The broad political trends arising from the outcome of the five Assembly elections have, by now, been identified and digested. The Congress, it is clear, is on a mighty high, having wrested control of three Hindi-speaking states from the BJP. Its leader Rahul Gandhi, hitherto the object of derision and mockery, has established his claim to be taken seriously. Many of those who hate Prime Minister Narendra Modi with passionate intensity now accept Gandhi as a credible alternative face for the election next year. Conversely, the self-confidence of the BJP has suffered, and a question mark has been placed on its ability to repeat its spectacular 2014 performance. Even those unwilling to attach excessive national significance to regional elections now believe that the outcome of the forthcoming general election is not pre-determined. Regardless of the outcome, every vote will be bitterly contested.
The terms on which the 2019 general election will be contested are also becoming visible, although unanticipated intervening events could alter things. First, since it has been established that the popularity of Modi far exceeds the natural appeal of the BJP, the ruling party will do its utmost to make the leadership of the Prime Minister the dominant issue of a parliamentary contest. Like Indira Gandhi did in the past, a vote for an NDA candidate will be projected as a vote for five more years of Modi.
Secondly, while the Congress will be inclined to project its party chief as the rival presidential candidate, it will try and blend a presidential and parliamentary contest. This is not because the Congress has tempered its desire to re-emerge as the principal, if not dominant, national party but because the appeal of the de-facto challenger is far less than that of the incumbent. In 2014, the awareness of Modi was patchy and corresponded to the BJP’s areas of influence. After a full term as Prime Minister, Modi is an instantly recognisable face in every corner of India. He is a known commodity. Rahul is not similarly blessed as yet. For the Congress, it makes greater sense to highlight its opposition to Modi than project the leadership attributes of the Gandhi dynast. If Modi is anxious to view the general election as one big war, the Congress will be inclined to fight localised battles in the seats it contests.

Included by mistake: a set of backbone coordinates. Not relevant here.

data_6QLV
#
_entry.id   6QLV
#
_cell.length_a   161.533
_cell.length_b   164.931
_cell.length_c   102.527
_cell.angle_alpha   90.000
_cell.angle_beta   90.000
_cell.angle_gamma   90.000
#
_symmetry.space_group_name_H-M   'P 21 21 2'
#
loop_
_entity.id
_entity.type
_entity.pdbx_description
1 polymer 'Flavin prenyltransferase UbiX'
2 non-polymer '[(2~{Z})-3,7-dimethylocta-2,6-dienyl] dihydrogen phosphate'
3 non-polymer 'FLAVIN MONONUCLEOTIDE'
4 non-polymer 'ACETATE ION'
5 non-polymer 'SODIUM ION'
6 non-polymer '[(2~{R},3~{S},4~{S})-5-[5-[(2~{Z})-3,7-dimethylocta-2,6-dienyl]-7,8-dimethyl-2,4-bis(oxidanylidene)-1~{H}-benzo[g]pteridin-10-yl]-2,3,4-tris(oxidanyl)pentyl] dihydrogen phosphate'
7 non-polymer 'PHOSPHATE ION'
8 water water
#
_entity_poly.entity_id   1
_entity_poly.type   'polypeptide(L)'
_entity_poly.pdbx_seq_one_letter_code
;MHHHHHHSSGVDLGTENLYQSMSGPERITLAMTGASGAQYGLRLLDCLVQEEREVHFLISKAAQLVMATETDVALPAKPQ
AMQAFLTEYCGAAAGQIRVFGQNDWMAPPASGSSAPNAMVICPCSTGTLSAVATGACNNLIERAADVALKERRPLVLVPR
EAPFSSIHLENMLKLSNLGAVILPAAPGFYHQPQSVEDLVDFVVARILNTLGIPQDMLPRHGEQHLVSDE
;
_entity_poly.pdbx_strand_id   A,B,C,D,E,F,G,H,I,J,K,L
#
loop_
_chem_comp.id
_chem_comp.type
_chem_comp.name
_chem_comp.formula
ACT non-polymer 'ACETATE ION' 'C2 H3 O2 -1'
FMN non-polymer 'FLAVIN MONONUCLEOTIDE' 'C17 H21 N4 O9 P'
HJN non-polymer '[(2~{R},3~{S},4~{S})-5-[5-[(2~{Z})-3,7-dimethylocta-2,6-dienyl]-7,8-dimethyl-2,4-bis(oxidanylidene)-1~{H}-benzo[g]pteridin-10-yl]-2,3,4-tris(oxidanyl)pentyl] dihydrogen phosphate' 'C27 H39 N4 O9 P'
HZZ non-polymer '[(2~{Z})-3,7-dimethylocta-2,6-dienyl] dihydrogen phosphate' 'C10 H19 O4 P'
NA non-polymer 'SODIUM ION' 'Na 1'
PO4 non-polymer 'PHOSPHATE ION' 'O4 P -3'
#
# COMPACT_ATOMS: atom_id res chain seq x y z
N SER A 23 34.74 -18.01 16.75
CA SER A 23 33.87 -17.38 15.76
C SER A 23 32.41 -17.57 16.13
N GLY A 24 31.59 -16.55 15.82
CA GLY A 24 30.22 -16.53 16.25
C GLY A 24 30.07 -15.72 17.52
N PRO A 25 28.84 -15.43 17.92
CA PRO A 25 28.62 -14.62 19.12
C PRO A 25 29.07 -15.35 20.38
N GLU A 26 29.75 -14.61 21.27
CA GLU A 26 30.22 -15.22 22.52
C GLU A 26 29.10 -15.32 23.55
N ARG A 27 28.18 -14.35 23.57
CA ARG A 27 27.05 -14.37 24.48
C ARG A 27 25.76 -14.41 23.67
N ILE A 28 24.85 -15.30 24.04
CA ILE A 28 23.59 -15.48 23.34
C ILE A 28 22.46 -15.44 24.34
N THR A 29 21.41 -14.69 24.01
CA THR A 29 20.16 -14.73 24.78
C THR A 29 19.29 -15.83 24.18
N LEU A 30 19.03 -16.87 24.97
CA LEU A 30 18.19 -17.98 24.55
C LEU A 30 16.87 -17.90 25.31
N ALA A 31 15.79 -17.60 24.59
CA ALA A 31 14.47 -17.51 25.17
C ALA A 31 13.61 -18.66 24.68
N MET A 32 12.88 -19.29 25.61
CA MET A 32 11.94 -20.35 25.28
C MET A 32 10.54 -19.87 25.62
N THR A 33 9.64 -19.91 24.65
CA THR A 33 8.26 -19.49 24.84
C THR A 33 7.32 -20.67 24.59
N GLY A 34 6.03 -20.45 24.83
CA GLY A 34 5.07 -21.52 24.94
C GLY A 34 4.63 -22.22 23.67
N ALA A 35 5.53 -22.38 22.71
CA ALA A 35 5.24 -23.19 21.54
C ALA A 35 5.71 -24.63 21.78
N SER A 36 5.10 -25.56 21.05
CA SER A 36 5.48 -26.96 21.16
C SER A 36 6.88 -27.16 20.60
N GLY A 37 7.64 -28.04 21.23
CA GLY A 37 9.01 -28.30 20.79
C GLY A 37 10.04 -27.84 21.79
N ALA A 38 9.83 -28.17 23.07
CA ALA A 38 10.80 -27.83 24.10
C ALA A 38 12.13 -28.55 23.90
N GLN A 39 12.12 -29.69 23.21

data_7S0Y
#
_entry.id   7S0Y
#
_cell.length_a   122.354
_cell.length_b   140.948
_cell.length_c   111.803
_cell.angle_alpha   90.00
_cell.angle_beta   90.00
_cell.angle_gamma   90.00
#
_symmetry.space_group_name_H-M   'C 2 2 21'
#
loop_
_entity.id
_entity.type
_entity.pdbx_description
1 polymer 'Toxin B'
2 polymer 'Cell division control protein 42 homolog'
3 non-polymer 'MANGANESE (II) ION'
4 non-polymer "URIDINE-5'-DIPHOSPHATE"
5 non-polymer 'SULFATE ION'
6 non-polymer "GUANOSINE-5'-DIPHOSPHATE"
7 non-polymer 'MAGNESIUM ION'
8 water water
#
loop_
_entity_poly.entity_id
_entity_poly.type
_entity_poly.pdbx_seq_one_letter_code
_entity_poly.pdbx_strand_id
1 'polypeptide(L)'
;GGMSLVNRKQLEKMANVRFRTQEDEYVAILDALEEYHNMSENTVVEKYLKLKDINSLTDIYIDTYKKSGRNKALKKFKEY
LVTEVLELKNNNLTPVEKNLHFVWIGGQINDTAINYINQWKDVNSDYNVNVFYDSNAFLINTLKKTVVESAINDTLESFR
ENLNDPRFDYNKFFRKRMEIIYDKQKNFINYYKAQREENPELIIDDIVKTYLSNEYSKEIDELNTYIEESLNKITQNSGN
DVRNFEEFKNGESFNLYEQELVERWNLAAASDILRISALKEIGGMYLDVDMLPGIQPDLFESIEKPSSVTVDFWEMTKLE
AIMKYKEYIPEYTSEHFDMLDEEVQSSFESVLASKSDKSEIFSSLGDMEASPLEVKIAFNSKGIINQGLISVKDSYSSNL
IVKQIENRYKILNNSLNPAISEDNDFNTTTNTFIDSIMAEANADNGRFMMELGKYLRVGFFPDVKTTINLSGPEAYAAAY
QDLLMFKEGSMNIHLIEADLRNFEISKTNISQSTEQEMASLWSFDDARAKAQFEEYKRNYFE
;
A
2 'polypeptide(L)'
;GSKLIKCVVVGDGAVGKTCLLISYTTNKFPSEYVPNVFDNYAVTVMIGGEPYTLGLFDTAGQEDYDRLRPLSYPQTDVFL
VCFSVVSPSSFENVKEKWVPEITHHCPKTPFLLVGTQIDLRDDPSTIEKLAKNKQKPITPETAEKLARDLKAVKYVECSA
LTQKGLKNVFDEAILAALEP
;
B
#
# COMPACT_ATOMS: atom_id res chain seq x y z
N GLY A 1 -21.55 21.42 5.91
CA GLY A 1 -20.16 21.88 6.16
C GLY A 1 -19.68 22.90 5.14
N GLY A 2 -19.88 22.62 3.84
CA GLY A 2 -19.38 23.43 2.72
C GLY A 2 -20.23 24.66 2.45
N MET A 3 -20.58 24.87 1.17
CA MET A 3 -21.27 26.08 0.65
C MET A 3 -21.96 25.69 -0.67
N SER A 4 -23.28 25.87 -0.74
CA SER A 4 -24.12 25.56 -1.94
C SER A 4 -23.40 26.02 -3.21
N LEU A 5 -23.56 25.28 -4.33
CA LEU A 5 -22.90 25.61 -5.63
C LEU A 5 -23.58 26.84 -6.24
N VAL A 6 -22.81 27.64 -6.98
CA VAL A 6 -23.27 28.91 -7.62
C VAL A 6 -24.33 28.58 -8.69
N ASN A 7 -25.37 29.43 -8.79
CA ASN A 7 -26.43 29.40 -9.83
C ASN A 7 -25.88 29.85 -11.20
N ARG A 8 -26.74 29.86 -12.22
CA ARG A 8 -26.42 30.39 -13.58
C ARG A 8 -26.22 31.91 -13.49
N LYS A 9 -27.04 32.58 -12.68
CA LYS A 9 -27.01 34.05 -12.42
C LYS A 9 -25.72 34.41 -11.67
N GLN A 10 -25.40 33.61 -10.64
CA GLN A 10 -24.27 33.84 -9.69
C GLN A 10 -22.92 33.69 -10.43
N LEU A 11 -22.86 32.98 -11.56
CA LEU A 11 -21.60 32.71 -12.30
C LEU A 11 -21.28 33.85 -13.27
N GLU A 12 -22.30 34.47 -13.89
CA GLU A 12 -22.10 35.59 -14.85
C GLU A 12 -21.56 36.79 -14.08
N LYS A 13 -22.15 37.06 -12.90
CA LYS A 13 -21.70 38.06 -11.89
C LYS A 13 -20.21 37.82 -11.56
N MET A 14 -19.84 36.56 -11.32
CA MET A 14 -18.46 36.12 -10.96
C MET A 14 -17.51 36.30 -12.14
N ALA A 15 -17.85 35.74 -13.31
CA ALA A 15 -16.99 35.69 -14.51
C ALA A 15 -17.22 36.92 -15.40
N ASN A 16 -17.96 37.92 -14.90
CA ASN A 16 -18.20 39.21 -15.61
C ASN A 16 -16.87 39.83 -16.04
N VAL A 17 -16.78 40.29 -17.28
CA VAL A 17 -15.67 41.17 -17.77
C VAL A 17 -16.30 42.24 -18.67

Finally, there is the complicated question of the proposed Mahagathbandhan. Traditionally, alliances have involved two distinct routes: the pre-poll alliances, where the allies have seat adjustments, and the post-poll alliances, where erstwhile competitors come together to form a government. The proposed Grand Alliance, it would seem, is seeking to combine both approaches. There may be state-level alliances against the BJP, and there will probably be states where the NDA candidates will be involved in multi-cornered contests. For them, the unit of battle is not the country but the constituency.
The proposed Mahagathbandhan seems based on two strands of understanding. First, there is an attempt to reach a conclusion that whatever the nature of the electoral contest, the victorious candidates will come together after the election in an anti-BJP front. Second, as of now, the broad consensus is that the question of who will lead a government — in the event Modi fails to secure a majority — will be left unaddressed till after the election. The regional parties, including the Samajwadi Party, Bahujan Samaj Party, Trinamool Congress and the Telangana Rashtriya Samity, feel that if their combined strength exceeds that of the Congress, a new prime minister should be chosen from their ranks. A combination of regional parties will, therefore, be the counterweight to any possible overbearing attitude of a Congress that hopes to emerge as the largest party in any anti-Modi formation. Of course, there is absolutely no surety that the regional parties themselves will agree on a common candidate, either before or after the election.
The Mahagathbandhan, as presently envisaged, is a convoluted, multi-layered parking lot of those with a common hatred of Modi and the BJP. The model is based on an acceptance of both its transitory nature and political incoherence. Although described as a federal arrangement that accommodates regional aspirations, the possibility of it becoming a confederal menagerie with partners pulling the Centre in conflicting directions remains high.
In a presidential-style campaign, Modi is certain to invoke the fear of instability and the consequent loss of national momentum in the event the NDA fails to secure a majority. The counter argument that a weak and fragmented India is preferable to a Hinduised India will require magical persuasiveness to become saleable.
DISCLAIMER : Views expressed above are the author’s own.
via TOI Blog
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